Bill and Barbara Ellis from Torbay took these photos and sent them through.
Auckland Council have my report on the 1927 granite horse trough on the old Auckland City Council website. This, the last of the horse troughs, was suggested by Mrs Agnes Chambers in honour of Henry Alder, first inspector for the Society of Prevention of Cruelty to Animals in Auckland from 1900.
Inspector Henry Alder, of the Society for the Prevention of Cruelty to Animals, was instrumental in punishing a haulier named William Gick, of St. Heller's Bay this morning, for working a horse while it was in an unfit state. He saw the animal being driven by Gick in Karangahape Road this morning, and noticed that it suffered considerable pain through having sore shoulders. Gick was brought before Mr James Stichbury JP subsequently, and fined £1 with 7/- costs, His Worship remarking that the horse was in a shameful state, and Gick's employer ought to be prosecuted if he knew the condition in which it was sent out.
Auckland Star 17.9.1903
And yet ...
A very unusual prosecution for alleged cruelty came before Mr Kettle S.M., in the Police Court this morning, the defendant being Henry Alder, local inspector of the Society for the Prevention of Cruelty to Animals. He was charged with having slaughtered a horse on June 16, in the City Pound, in such a manner as to cause it unnecessary pain. He pleaded not guilty. It appears that Alder, in order to put the animal out of its misery, struck it on the head with a hammer three times, and left it for dead. The evidence of witnesses, however, indicated that the horse was not killed, but was struggling for nearly two hours afterwards. The case was dismissed, in view of the fact that there was no intentional cruelty.
Wanganui Chronicle 27.6.1905
That said, though -- Alder was one of the early shining lights in the history of the animal welfare movement in this country.
"Blue Cross" writes: Was glad to see in a local paper the other day an article on the work of the Prevention of Cruelty to Animals Society, which is, of course, the work of that staunch humanitarian, Mr. Henry Alder. The Society looks after administrative details, but it is Inspector Alder who first, last, and all the time does the actual work. It is work that doesn't gain him much glory, thanks, or riches, but it is the work of a true Crusader in the cause of those who have but few champions and a lot of enemies among mankind. Not that men deliberately rank themselves as enemies of the dumb beasts and the birds, but by their actions they are often more devilishly cruel than one would find it in his heart to believe. It is to circumvent the doings of these that Inspector Alder gives all his time and energy and his store of the latter is nothing less than wonderful.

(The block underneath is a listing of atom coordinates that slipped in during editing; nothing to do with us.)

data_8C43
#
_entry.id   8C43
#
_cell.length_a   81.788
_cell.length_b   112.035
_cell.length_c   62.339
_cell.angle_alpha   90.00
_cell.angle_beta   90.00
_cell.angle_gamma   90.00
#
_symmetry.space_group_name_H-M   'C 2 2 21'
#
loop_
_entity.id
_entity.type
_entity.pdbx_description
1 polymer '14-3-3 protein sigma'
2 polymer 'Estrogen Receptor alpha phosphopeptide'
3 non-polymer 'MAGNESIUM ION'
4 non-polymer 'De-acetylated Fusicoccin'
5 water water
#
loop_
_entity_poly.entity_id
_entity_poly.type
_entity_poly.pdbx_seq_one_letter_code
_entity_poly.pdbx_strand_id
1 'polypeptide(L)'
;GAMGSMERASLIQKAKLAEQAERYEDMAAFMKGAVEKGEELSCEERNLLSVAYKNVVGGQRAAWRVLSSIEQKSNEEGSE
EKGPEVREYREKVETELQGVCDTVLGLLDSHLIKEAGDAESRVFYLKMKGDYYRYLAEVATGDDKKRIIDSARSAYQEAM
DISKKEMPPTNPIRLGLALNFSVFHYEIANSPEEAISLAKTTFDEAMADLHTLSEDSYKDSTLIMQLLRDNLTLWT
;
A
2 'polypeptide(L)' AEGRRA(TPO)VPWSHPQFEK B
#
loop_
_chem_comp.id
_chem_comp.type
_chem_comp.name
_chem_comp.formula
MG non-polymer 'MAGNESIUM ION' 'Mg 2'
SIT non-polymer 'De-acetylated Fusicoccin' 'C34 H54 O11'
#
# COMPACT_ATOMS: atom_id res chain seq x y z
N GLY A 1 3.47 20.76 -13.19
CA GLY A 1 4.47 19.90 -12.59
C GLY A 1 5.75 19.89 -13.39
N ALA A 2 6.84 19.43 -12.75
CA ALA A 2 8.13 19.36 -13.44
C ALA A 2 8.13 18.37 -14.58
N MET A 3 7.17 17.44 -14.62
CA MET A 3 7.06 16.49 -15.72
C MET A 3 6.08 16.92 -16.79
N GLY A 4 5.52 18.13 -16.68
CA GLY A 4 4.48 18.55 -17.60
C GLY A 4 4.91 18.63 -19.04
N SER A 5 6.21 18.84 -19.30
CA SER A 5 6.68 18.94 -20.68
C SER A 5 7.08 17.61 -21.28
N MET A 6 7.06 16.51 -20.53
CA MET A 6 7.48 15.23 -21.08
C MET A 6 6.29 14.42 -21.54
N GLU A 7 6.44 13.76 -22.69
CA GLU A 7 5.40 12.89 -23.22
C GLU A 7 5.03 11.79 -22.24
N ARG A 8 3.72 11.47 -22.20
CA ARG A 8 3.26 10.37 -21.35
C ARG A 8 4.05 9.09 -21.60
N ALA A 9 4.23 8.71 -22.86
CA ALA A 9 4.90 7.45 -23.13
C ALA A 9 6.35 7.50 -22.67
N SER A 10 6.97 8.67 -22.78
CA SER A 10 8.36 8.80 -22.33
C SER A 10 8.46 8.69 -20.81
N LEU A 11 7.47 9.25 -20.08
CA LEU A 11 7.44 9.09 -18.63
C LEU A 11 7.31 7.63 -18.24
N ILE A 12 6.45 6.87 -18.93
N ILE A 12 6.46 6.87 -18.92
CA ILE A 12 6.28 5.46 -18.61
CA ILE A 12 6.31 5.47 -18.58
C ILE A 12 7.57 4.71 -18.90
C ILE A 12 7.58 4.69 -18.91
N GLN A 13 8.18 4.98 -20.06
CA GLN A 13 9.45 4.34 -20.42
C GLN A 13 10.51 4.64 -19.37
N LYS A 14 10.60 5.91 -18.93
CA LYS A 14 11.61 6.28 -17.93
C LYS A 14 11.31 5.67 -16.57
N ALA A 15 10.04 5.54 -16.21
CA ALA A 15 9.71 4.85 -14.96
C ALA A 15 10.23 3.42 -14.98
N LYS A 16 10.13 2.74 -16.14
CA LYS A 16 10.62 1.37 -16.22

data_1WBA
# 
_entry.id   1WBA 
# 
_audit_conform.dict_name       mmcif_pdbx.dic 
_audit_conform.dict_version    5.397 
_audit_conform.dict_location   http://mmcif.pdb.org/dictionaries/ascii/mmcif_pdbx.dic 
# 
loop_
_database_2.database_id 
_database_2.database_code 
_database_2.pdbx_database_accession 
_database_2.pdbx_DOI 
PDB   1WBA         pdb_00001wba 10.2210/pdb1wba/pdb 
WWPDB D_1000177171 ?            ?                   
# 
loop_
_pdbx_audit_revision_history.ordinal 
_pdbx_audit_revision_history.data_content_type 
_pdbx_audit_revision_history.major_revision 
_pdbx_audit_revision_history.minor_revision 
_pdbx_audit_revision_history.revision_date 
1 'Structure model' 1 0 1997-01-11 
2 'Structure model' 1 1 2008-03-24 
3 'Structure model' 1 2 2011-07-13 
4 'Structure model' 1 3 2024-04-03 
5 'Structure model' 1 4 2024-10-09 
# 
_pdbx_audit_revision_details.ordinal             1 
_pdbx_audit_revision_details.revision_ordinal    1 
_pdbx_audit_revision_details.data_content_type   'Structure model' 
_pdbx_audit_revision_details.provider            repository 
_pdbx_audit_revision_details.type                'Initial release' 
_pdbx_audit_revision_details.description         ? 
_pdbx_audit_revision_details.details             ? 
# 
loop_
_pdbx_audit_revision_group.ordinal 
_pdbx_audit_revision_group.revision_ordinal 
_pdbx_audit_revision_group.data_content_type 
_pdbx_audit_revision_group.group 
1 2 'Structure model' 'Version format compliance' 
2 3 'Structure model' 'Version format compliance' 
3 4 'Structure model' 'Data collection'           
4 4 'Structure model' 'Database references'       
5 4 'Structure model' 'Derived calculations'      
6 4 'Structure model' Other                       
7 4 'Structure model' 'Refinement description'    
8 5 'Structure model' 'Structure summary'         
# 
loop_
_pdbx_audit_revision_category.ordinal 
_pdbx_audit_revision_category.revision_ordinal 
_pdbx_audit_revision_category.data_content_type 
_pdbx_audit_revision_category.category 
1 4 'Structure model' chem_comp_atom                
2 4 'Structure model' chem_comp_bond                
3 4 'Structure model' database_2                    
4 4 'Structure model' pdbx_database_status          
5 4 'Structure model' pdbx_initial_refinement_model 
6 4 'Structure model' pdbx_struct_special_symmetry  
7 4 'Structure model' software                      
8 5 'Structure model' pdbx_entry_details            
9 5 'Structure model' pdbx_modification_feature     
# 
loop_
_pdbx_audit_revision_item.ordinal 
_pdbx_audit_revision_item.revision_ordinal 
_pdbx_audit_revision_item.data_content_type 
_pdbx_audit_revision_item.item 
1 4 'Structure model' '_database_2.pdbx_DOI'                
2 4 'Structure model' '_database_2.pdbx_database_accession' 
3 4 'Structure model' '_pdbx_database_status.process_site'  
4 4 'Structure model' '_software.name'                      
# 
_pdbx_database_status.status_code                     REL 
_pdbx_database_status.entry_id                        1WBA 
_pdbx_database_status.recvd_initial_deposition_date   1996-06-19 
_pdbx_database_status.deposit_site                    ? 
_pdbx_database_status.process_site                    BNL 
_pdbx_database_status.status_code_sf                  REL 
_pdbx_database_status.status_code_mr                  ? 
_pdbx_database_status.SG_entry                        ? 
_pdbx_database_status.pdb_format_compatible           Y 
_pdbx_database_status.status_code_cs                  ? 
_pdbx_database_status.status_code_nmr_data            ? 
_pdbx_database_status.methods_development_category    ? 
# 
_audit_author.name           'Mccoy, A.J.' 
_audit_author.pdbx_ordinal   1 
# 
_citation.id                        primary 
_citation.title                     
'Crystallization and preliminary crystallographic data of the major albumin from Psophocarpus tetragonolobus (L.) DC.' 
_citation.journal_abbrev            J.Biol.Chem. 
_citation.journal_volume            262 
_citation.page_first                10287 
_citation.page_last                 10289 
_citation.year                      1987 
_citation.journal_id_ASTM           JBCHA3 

Among Auckland business men, police, and magistrates he has many good friends, who further his good work, but his worst enemy is the apathy of the general public in regard to it. People shrink from exhibitions of cruelty, but do not consider it their business to take any action to have it punished. It would be a good thing if a really active interest in the doings, of the Society could be roused in Auckland, to find out just how it is working, how it is planning to extend Mr. Alder's work, and what encouragement it is offering to those inclined to give a helping hand by becoming honorary inspectors, or otherwise furthering the cause of the animals by service as well as by cash donations. It's human interest, not merely the kind you get at the Bank, that counts every time!
That might even have been Mrs Chambers writing in, as she was the one who organised the Blue Cross Fund during World War I. Alder died in 1921. His memorial trough is currently close to the Tepid Baths in Downtown Auckland.
These images, according the the Ellises, come from Mt Eden, in and around the intersection of Mt Eden and Stokes Road.
I got a shot of this box myself in January 2010, but Bill was able to get in without most of the clutter around it. Good to see the tagging's more under control now.